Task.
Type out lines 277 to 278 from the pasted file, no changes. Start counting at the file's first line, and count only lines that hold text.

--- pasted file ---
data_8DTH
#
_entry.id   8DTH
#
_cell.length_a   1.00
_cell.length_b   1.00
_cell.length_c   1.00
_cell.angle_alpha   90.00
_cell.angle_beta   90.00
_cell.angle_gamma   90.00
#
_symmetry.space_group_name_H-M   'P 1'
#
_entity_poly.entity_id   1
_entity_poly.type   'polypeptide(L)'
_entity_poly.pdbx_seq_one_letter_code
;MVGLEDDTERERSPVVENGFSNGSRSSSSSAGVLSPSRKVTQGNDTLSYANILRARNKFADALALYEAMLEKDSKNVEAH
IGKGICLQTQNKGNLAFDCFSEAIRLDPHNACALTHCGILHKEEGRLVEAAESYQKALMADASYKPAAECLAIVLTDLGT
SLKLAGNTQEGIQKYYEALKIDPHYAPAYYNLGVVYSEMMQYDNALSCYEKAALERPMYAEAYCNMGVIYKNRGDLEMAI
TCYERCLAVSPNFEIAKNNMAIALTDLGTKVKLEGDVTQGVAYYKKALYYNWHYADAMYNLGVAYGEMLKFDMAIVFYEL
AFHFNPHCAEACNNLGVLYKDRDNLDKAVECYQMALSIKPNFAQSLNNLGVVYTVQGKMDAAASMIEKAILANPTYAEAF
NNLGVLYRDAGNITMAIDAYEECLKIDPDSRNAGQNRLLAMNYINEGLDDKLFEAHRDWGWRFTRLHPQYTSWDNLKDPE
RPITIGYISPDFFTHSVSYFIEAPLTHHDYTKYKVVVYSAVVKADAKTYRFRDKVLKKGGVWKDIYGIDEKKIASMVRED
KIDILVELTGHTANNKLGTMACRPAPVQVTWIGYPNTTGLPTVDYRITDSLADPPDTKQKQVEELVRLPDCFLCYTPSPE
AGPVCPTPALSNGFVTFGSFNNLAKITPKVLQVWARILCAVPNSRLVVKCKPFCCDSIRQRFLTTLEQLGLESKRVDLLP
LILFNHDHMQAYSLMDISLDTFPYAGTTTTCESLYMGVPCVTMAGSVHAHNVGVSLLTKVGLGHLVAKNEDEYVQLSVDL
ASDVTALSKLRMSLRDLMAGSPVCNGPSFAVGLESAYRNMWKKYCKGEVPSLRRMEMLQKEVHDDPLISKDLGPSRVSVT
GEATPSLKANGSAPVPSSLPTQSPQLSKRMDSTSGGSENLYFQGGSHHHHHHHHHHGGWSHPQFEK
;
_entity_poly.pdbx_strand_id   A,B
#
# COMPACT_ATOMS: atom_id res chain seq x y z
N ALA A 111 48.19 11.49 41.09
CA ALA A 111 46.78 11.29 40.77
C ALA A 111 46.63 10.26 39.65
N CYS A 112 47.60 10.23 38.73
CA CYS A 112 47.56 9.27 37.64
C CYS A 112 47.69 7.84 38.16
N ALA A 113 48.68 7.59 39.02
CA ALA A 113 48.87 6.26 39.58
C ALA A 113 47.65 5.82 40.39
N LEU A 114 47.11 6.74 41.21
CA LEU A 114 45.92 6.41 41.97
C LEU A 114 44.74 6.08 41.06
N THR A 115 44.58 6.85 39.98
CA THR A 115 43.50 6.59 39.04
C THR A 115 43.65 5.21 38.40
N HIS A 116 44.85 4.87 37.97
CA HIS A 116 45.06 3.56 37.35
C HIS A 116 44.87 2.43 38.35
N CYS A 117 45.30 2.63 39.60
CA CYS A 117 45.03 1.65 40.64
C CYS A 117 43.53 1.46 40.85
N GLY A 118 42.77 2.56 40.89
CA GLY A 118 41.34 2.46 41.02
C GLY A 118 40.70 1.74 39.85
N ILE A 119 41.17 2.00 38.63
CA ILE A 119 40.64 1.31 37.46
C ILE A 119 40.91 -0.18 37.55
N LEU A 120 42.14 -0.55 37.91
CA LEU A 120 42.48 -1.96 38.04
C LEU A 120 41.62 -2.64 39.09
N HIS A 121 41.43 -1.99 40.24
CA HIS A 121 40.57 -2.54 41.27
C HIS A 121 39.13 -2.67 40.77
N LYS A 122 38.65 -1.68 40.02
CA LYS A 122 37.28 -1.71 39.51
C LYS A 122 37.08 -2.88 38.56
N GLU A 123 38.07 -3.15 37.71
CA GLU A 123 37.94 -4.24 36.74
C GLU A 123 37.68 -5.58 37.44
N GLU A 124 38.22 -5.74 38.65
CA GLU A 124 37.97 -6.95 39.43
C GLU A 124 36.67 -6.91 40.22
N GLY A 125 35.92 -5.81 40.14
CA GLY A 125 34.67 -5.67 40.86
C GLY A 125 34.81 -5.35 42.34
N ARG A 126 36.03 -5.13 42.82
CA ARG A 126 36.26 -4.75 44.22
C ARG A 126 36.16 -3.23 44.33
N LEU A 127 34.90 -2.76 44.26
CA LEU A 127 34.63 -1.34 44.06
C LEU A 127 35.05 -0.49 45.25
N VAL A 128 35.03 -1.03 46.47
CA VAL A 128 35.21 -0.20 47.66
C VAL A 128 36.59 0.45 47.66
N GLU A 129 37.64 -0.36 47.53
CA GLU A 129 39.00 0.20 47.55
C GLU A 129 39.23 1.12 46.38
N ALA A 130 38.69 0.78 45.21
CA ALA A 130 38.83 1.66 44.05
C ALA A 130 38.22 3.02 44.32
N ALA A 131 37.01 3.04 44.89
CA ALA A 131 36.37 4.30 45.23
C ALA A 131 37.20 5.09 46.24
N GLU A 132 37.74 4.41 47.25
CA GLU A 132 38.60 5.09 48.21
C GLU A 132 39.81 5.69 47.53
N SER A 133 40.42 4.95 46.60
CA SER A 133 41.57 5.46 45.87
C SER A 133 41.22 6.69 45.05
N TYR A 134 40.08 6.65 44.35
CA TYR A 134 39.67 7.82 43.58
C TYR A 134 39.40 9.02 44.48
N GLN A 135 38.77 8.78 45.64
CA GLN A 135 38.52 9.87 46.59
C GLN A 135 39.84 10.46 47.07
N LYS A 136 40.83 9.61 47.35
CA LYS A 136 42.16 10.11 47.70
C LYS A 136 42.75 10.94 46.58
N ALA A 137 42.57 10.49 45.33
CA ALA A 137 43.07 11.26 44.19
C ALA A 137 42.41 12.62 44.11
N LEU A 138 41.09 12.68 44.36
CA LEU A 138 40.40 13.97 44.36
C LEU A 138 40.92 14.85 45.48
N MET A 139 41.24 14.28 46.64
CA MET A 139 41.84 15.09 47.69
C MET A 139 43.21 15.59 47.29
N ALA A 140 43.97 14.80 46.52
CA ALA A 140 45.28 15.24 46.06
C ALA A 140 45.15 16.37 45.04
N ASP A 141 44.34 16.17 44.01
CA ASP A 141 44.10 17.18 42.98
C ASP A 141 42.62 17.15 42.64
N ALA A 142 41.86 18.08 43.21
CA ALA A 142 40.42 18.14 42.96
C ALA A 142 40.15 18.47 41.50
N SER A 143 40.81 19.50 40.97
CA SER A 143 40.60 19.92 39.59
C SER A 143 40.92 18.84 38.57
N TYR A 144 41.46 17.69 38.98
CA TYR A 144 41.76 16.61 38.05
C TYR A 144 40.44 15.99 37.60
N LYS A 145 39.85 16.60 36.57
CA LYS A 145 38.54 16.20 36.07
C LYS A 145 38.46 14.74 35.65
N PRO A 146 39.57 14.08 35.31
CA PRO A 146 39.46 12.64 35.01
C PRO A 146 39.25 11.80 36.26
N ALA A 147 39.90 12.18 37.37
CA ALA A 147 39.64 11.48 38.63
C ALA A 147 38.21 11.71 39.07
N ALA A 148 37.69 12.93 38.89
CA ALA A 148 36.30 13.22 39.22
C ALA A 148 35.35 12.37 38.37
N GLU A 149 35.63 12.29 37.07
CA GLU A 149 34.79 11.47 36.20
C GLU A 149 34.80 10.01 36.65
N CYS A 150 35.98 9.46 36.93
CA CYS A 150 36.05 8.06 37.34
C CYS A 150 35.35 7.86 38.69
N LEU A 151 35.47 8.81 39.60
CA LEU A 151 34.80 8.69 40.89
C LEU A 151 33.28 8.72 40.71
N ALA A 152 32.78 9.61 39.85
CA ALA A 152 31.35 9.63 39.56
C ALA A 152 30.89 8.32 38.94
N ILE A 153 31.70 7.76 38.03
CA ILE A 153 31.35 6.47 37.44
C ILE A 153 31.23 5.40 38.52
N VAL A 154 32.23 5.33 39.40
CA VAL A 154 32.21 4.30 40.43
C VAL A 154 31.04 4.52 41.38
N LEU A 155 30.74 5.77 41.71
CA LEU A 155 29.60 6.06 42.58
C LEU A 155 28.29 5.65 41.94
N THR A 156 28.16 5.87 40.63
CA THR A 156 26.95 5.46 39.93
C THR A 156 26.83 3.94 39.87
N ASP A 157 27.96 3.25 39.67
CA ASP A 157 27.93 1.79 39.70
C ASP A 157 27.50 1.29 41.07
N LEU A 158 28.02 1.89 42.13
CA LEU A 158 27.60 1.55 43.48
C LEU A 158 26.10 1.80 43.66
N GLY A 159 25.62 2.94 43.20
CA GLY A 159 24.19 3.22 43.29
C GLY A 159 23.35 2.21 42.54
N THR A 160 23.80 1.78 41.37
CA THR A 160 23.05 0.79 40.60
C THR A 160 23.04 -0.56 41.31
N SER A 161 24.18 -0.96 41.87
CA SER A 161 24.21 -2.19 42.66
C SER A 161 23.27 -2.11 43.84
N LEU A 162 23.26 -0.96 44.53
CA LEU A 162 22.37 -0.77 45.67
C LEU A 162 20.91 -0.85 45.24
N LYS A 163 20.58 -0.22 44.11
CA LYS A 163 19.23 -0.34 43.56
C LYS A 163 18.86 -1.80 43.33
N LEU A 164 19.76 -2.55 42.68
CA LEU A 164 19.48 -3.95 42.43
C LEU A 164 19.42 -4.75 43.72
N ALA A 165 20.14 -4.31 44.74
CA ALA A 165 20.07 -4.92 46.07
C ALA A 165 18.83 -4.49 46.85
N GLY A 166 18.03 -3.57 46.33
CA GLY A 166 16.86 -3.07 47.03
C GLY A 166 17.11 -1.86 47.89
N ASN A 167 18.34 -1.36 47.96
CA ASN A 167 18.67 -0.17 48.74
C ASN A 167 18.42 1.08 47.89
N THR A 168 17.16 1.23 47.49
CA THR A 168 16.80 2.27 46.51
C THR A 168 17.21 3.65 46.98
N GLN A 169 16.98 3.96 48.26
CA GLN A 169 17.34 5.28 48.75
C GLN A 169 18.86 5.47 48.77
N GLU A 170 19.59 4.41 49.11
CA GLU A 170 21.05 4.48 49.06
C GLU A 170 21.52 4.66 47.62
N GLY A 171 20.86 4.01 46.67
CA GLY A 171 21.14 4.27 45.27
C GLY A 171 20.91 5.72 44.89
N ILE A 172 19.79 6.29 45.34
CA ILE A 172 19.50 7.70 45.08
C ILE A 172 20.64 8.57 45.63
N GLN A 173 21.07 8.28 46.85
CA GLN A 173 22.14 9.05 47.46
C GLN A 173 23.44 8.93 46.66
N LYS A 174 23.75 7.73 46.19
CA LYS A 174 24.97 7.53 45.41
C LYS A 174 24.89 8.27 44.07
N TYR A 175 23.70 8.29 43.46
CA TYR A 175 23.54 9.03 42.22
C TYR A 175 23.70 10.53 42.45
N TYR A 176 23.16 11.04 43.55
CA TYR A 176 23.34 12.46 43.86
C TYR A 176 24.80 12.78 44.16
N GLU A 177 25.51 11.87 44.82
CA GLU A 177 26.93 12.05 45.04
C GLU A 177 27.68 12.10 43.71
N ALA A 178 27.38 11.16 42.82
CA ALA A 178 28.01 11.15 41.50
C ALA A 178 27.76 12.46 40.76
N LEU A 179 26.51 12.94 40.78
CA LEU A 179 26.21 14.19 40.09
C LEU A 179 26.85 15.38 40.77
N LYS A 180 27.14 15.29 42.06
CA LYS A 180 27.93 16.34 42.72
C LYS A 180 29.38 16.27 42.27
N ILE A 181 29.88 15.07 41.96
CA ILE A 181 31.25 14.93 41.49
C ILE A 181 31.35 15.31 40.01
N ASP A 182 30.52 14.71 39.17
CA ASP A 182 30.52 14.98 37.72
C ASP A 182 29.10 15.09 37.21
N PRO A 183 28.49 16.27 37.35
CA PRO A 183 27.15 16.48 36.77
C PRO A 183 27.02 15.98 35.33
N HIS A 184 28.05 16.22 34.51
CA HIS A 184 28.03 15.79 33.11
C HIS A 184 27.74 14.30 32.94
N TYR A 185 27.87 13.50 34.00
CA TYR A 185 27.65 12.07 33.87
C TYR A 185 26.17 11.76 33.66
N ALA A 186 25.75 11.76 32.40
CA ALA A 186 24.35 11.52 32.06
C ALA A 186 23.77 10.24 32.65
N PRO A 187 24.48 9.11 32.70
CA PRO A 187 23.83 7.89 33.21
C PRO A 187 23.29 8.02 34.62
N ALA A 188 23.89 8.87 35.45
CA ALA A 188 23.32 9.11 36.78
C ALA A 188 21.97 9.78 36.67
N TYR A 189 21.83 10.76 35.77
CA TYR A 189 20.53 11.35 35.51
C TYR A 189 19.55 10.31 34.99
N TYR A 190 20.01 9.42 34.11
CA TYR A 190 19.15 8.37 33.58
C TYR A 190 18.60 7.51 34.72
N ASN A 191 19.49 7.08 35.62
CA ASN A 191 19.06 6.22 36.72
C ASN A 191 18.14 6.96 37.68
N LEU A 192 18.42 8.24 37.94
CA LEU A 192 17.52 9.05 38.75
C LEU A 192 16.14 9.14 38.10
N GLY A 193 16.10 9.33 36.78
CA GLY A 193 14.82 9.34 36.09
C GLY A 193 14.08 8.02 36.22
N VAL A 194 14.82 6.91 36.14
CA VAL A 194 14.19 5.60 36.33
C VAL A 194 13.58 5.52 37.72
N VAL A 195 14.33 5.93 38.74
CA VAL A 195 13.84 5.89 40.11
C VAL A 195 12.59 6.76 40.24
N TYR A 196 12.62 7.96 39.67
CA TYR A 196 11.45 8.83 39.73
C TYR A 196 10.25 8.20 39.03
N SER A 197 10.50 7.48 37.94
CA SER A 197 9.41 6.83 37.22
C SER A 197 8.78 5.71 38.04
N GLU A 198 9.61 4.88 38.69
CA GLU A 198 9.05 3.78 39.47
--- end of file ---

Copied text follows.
CA LEU A 192 17.52 9.05 38.75
C LEU A 192 16.14 9.14 38.10